[Source: Ministry of Women ,Children and Poverty Alleviation - Fiji/ Facebook]
Minister for Women Lynda Tabuya says for too long, discriminatory stereotypes have limited women and girls from having equal access to education in science, technology, engineering, and math.
While speaking at the side event on “Empowering women in green STEM through education pipeline yesterday,” she said women and girls alarmingly remain a minority among students pursuing studies in digital and information technologies, despite the increasing importance of these technologies to the future of work.
She says in Fiji, women also outnumber men among students in academic programs, accounting for 60-65 percent of students and over 50 percent of graduates.
Women Minister, Lynda Tabuya speaking at the side event on “Empowering women in green STEM through education pipeline.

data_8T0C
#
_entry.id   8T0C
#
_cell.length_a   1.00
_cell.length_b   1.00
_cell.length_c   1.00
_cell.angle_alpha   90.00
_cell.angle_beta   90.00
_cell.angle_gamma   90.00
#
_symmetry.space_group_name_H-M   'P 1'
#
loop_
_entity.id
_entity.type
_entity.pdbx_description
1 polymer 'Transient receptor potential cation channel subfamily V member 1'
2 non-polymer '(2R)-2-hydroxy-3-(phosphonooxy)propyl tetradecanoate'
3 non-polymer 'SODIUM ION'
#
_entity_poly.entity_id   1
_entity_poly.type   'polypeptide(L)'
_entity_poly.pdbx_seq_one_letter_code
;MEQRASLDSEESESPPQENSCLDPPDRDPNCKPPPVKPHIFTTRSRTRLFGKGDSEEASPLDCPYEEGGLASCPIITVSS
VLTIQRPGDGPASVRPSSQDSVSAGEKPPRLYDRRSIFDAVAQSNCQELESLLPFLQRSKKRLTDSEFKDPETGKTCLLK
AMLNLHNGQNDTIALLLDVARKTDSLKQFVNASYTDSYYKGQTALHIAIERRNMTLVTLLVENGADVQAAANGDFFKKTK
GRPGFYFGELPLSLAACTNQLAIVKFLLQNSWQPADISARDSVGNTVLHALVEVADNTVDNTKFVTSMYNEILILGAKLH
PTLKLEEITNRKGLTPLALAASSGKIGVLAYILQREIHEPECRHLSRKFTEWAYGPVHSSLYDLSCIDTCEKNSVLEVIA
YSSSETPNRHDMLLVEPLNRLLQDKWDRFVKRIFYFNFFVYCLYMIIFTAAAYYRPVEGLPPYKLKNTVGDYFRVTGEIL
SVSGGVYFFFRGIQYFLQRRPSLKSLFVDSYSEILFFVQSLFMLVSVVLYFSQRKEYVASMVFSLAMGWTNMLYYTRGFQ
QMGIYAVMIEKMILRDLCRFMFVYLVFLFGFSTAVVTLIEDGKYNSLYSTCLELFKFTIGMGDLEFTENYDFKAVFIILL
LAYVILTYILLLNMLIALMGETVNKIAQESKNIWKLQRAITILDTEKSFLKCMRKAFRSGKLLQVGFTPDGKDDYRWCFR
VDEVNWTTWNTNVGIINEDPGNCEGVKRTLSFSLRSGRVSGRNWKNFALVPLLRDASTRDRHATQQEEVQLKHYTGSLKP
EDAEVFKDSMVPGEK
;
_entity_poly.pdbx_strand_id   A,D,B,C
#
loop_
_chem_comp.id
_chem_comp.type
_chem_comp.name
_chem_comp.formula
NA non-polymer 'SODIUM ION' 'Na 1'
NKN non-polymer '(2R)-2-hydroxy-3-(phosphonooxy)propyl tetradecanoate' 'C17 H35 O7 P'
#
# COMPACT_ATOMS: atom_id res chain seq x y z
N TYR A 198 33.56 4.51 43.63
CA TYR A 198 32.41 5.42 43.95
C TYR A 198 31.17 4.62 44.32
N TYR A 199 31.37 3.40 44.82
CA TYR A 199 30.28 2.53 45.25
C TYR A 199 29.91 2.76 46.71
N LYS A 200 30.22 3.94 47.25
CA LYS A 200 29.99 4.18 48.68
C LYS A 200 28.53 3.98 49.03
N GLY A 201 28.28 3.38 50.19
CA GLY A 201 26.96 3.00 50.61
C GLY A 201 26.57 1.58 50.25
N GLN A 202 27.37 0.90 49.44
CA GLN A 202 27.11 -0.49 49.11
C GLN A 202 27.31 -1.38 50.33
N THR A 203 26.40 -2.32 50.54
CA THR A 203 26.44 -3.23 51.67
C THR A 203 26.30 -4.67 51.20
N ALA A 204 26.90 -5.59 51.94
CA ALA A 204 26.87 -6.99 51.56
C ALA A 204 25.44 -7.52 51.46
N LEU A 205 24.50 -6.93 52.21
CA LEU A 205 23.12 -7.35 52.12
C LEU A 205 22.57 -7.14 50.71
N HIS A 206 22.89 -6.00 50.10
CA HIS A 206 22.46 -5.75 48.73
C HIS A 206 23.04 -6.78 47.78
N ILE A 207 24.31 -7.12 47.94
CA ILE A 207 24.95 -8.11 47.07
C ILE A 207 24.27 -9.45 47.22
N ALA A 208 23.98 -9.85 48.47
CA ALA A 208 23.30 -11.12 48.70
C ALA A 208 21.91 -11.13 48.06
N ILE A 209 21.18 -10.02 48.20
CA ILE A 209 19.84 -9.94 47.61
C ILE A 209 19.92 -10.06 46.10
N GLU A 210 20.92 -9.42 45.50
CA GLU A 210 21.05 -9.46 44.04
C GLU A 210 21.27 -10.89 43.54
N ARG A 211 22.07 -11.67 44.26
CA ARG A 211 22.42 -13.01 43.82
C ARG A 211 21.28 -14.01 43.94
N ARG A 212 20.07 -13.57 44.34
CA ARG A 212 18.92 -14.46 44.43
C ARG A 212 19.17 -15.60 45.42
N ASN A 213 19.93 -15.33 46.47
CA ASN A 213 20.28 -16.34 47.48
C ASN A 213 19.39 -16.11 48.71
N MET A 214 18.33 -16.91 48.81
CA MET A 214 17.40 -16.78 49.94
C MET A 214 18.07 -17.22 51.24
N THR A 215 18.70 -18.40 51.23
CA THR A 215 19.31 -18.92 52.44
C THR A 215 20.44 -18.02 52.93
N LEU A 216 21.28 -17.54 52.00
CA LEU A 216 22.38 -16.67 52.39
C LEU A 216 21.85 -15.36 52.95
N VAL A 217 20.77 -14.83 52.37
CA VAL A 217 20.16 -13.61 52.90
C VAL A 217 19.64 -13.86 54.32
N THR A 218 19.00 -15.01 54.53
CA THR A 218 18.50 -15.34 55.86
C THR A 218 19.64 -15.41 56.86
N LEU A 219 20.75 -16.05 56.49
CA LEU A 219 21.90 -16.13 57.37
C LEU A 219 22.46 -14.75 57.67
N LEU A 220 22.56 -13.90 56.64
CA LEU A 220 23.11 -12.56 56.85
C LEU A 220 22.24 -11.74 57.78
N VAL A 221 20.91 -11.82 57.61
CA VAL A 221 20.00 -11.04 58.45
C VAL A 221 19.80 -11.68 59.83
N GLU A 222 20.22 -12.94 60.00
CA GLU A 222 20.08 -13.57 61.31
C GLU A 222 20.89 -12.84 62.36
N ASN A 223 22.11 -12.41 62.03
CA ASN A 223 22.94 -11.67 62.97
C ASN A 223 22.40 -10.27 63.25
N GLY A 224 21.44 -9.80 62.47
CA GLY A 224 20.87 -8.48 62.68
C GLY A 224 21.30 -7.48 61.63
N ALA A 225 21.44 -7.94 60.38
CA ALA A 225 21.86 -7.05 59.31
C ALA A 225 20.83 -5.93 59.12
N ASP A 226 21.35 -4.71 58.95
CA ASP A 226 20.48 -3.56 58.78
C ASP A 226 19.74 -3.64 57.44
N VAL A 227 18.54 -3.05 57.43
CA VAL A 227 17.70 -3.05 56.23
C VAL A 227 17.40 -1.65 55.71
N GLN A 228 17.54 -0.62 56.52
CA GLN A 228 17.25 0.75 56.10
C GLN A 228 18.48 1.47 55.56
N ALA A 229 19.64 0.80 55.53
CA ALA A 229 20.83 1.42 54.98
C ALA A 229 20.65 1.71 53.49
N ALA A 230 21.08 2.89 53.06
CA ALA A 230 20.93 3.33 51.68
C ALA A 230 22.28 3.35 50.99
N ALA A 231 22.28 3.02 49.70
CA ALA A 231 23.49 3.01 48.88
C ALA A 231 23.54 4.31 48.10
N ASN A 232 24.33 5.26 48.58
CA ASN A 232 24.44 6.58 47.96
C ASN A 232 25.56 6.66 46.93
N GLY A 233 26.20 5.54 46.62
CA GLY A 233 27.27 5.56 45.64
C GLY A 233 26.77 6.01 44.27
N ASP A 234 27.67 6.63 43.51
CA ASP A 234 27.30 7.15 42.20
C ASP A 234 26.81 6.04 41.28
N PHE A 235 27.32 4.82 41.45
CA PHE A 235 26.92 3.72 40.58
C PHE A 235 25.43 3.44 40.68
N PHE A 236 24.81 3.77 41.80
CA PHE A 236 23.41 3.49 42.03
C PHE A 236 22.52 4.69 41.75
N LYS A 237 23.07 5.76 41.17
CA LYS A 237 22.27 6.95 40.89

[Source: Ministry of Women , Children and Poverty Alleviation – Fiji/ Facebook]
Tabuya also highlighted that the recent gender statistics in Fiji indicate some parents and teachers reinforce cultural beliefs that science, digital and other technologies, engineering, and mathematics education is “masculine” and falsely imply that girls are innately inferior in these fields.
The Minister says the fields in which most women are studying reflect gender norms and fields of study that are considered appropriate for women in Fiji.
The Minister adds that by prioritizing investments in education, they are hoping to pave the way for women and girls of all backgrounds to lead and shape the future of work and the sustainable development of their communities.